Softball begins climb back to the top as underdog

Baylor softball takes a lap around the field before practice Tuesday at Getterman Stadium. The Lady Bears were ranked No.5 in the Big 12 Preseason Poll. DJ Ramirez | Sports Editor

By DJ Ramirez | Sports Editor

Baylor softball isn’t used to being anywhere near the bottom of the totem pole.

Yet with four Women’s College World Series appearances and 13 NCAA regional appearances in the last 15 years, head coach Glenn Moore and his team were put through the ringer in 2019. The Lady Bears finished the year with a 18-31 overall record and missed the postseason for only the third time in the last 16 years.

But according to Moore, that adversity is why this year’s squad is going to be better than ever.

“It was a tough year of course dealing with one [injury] right after another,” Moore said. “Plenty of reasons to bail and they never did. They fought. The win-loss column doesn’t look like we had much success last year but I think the story is yet to be told. I think this year we’ll benefit from the adversity that we survived last year… I’m very proud of the way the girls finished the year and the way they worked and motivated them. I think winners will be motivated by that type of adversity.”

Not only will Baylor be motivated by the hardships of last season, but also by being named No. 5 in the Big 12 Preseason Poll, a spot they are not used to being in. Usually in the No. 2 spot behind Oklahoma, the league’s perennial powerhouse, the Lady Bears are looking to fight their way back to the top.

“That’s just pure motivation,” graduate pitcher Gia Rodoni said. “That’s all I can really say about that. It just keeps us hungry and humble.”

Rodoni, who was one of the key pieces of Baylor’s postseason run in 2017 and 2018, is one of the players returning from injury along with graduate outfielder Kyla Walker. It was a hard season for both veterans, who had to watch their team go through struggles on the field. Walker said the most difficult part was figuring out how to help her team from the bench.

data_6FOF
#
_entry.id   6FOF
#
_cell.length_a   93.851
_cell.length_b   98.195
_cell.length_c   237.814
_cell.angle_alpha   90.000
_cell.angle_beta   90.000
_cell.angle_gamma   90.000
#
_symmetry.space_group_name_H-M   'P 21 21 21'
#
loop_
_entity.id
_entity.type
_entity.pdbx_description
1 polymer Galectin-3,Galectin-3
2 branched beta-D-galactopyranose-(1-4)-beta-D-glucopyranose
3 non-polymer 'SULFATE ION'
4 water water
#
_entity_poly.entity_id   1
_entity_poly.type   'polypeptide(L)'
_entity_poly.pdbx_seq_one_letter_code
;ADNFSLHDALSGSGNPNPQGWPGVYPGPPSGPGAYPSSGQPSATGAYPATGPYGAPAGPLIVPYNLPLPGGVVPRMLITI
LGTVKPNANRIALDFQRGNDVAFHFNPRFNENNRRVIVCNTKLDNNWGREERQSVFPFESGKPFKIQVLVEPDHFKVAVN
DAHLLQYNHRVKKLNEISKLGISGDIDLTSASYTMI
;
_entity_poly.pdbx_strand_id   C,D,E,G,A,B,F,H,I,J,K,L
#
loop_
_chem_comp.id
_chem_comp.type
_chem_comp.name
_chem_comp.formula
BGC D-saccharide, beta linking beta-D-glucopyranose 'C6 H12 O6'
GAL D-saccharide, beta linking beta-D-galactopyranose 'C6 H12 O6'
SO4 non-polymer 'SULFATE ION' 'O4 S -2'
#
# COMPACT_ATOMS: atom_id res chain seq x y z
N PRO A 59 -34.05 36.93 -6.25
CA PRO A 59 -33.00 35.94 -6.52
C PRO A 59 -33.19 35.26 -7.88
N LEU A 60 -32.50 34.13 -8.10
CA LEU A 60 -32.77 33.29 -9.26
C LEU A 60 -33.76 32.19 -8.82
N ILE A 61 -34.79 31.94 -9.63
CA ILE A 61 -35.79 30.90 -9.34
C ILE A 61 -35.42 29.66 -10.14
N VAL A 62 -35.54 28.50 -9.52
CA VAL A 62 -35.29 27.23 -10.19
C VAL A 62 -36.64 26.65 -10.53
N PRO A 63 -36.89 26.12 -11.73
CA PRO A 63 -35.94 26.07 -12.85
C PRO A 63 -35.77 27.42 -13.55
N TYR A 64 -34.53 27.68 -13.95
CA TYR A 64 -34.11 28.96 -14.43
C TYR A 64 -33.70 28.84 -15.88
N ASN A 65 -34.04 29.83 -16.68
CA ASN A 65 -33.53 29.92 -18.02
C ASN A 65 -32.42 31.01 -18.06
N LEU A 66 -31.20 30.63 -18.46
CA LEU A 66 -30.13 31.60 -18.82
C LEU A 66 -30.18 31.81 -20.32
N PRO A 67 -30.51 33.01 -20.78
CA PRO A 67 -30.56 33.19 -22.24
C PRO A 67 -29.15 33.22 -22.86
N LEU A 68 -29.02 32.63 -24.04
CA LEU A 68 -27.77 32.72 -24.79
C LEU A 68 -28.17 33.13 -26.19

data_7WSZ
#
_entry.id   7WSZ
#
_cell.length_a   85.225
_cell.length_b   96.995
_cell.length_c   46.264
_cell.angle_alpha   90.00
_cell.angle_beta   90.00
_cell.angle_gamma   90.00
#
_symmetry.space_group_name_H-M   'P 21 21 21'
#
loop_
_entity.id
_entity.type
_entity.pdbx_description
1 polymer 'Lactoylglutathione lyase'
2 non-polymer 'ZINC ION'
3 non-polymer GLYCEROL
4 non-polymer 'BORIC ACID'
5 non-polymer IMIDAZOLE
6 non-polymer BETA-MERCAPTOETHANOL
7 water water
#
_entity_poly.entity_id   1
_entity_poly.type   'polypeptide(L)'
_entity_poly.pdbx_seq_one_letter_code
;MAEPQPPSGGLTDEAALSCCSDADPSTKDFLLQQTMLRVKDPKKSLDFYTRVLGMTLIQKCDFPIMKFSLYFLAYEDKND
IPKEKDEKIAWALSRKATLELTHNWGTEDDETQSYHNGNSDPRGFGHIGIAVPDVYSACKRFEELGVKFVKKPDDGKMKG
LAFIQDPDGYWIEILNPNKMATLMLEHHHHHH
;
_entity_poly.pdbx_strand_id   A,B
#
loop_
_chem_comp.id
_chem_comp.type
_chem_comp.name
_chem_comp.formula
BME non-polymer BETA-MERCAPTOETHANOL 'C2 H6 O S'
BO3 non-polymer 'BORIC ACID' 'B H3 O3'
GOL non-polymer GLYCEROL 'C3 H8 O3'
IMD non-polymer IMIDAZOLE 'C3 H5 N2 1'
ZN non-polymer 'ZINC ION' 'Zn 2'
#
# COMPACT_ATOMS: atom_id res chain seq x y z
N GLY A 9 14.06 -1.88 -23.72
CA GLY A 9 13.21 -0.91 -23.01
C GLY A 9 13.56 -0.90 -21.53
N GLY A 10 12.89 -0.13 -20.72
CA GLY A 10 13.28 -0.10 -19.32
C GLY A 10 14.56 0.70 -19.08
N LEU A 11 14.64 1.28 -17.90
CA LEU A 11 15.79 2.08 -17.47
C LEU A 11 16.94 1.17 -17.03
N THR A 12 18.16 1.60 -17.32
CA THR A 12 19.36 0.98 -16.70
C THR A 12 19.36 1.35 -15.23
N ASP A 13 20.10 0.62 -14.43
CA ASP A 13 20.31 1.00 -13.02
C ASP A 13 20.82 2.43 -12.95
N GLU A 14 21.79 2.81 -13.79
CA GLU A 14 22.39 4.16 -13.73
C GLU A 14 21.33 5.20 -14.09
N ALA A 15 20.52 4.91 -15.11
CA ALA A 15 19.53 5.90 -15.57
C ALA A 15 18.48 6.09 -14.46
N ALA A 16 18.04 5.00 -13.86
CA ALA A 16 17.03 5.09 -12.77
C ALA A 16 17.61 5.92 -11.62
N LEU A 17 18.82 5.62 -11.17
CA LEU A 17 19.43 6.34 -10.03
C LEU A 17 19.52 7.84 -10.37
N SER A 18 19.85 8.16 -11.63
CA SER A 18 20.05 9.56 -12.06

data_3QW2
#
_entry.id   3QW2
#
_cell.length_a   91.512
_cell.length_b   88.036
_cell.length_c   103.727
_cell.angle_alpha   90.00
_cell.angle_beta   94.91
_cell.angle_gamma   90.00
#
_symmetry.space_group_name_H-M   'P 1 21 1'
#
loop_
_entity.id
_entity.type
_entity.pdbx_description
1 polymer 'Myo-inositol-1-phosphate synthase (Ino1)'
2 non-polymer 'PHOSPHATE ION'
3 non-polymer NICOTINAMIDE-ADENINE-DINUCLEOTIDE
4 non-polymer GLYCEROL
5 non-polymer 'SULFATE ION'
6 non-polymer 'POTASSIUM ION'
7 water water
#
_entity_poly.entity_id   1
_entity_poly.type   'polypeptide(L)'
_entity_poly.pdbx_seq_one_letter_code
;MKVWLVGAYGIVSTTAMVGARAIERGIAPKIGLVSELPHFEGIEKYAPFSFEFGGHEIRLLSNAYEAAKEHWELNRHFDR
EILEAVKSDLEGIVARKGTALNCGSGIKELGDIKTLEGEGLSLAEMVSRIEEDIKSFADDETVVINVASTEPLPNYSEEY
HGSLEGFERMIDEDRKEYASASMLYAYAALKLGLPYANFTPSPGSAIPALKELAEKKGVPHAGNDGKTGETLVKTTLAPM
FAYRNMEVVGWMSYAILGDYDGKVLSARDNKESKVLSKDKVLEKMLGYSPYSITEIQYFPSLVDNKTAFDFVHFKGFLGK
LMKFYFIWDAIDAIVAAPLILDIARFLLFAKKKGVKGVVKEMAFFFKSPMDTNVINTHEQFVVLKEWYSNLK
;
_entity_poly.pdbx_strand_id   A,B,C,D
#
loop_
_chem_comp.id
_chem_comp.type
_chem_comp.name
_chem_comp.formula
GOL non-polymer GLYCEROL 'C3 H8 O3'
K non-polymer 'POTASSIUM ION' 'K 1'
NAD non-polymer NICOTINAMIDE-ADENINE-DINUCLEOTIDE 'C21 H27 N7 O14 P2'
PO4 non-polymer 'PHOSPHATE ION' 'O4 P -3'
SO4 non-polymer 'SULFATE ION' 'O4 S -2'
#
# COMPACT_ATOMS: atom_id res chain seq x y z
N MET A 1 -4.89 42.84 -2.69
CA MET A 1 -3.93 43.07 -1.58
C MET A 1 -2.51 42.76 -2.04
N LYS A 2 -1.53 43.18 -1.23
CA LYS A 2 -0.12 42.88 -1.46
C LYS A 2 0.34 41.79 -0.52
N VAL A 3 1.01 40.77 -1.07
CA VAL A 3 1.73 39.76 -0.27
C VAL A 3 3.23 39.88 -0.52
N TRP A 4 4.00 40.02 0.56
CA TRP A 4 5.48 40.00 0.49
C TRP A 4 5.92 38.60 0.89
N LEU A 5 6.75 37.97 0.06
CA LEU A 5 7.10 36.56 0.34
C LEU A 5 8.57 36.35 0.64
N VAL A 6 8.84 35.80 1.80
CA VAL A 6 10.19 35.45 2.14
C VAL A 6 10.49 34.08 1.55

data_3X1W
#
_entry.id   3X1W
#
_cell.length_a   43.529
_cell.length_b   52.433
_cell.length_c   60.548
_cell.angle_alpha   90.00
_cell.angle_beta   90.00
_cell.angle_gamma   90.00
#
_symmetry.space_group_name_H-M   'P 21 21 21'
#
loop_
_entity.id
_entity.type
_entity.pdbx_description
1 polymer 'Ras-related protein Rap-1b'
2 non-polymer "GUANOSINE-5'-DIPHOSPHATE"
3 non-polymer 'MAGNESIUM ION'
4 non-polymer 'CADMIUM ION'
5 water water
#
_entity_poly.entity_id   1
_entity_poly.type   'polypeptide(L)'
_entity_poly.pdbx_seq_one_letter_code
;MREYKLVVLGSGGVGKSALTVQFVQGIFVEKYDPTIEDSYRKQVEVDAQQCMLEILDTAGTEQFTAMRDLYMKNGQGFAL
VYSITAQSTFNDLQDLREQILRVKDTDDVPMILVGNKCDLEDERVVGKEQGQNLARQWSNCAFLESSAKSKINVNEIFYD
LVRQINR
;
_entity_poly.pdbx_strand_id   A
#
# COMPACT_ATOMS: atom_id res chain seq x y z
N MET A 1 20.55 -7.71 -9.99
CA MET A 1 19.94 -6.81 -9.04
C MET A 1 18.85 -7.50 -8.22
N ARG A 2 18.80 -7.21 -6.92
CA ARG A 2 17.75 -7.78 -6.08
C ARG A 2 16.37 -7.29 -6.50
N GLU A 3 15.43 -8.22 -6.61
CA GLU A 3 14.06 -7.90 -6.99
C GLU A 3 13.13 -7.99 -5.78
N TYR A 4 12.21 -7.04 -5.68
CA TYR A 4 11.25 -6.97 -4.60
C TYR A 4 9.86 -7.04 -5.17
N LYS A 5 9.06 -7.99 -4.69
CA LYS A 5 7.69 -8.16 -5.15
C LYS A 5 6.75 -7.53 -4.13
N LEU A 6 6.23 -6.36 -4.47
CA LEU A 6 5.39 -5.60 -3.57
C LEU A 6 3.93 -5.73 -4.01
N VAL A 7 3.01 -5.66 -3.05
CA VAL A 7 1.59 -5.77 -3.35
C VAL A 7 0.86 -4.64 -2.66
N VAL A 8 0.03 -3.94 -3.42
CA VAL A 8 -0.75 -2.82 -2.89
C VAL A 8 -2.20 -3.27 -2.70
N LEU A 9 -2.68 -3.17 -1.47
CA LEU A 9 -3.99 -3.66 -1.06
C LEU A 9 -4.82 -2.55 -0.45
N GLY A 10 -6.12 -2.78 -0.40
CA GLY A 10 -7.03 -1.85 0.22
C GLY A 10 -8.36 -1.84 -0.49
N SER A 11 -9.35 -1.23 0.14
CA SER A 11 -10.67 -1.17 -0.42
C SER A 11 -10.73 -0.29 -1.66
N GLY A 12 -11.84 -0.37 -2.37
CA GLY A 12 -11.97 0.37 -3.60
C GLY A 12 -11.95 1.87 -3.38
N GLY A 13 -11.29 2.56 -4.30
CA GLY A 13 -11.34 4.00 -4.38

“It was really hard to watch,” Walker said. “I’m on the sidelines and I really couldn’t do anything to really change it or help it so it was really tough to go through. I did the best I could just trying to lead the team on the sideline but it’s hard when you’re not out there and going through it with them.”

The adversity Baylor had to go through will be an advantage to this year’s squad, according to Moore. Had Rodoni, who has thrown three post season no-hitters during her Baylor career, and Walker, who holds the program’s career batting average record with a .422 clip, not been injured and received medical redshirts, the program would be going through more of a rebuild this season.

Not only are the graduates back, but so is most of last year’s team, plus five freshmen that could make a major impact, particularly utility player Emily Hott and pitcher/infielder Aliyah Pritchett.

“We got a good group of leaders and upperclassmen that have been through the fire from both sides,” Moore said. “They’ve experienced a World Series and they’ve experienced the bottom of the valley as well. Having been on both ends of the spectrum. I think it gives them a great perspective on how to lead.”

The Lady Bears will be tested right away, starting the season with a game against Auburn in the Lead Off Classic on Feb. 7 in Clearwater, Fla. The tournament includes matchups with Louisville, Missouri, Missouri State and the U.S. National team. Baylor will then play its first home game against Abilene Christian on Feb. 11 and host the Getterman Classic from Feb. 14 to Feb. 16.